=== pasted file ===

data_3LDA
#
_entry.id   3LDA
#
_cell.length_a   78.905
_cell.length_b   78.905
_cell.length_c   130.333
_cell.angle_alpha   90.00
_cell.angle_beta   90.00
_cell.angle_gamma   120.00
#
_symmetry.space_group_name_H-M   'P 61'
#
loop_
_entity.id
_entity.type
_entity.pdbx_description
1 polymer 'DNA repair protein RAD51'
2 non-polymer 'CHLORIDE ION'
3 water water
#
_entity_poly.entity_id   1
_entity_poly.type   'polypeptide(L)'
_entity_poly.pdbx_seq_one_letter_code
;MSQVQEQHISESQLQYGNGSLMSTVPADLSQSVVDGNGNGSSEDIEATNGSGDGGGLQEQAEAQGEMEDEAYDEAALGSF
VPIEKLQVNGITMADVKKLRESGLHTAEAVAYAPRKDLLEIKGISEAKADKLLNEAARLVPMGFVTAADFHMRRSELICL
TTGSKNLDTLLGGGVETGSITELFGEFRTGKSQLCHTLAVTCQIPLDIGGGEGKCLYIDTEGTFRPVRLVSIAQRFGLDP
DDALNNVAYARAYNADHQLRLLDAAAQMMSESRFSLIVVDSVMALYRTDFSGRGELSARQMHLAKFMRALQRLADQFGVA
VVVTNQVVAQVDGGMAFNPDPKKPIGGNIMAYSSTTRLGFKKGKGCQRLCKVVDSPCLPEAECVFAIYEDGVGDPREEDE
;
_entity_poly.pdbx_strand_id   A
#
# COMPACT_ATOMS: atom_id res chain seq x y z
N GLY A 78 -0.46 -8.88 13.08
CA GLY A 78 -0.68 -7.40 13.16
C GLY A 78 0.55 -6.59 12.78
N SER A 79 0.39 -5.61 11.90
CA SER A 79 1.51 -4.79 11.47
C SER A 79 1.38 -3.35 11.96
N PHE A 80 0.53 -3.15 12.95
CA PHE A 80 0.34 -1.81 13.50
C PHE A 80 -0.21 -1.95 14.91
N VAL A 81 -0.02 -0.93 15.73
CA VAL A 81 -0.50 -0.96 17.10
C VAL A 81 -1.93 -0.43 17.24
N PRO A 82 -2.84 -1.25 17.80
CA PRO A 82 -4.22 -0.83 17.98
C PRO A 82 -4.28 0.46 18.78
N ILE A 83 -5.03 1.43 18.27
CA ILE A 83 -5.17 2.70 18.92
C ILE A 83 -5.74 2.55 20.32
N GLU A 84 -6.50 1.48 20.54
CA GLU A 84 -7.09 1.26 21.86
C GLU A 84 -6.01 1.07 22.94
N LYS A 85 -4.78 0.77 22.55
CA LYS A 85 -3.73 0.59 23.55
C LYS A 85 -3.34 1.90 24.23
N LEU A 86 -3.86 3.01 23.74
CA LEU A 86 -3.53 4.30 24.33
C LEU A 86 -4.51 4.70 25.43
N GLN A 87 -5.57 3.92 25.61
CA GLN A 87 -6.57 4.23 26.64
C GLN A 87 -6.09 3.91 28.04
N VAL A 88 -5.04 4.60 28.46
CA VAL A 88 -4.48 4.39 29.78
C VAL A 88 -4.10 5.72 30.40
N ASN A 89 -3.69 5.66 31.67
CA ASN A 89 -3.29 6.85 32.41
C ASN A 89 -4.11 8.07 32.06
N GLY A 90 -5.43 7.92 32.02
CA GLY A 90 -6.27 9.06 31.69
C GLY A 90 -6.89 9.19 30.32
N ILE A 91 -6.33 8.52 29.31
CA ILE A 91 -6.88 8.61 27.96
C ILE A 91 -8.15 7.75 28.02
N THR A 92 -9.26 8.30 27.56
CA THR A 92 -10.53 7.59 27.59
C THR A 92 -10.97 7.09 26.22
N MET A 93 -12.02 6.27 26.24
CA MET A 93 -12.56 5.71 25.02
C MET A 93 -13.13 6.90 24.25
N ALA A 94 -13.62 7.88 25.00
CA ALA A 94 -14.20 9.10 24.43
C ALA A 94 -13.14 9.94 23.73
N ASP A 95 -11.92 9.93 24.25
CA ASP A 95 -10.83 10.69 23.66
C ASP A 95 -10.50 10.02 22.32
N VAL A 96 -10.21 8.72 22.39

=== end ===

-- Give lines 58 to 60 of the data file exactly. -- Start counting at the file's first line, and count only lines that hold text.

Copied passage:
N LEU A 86 -3.86 3.01 23.74
CA LEU A 86 -3.53 4.30 24.33
C LEU A 86 -4.51 4.70 25.43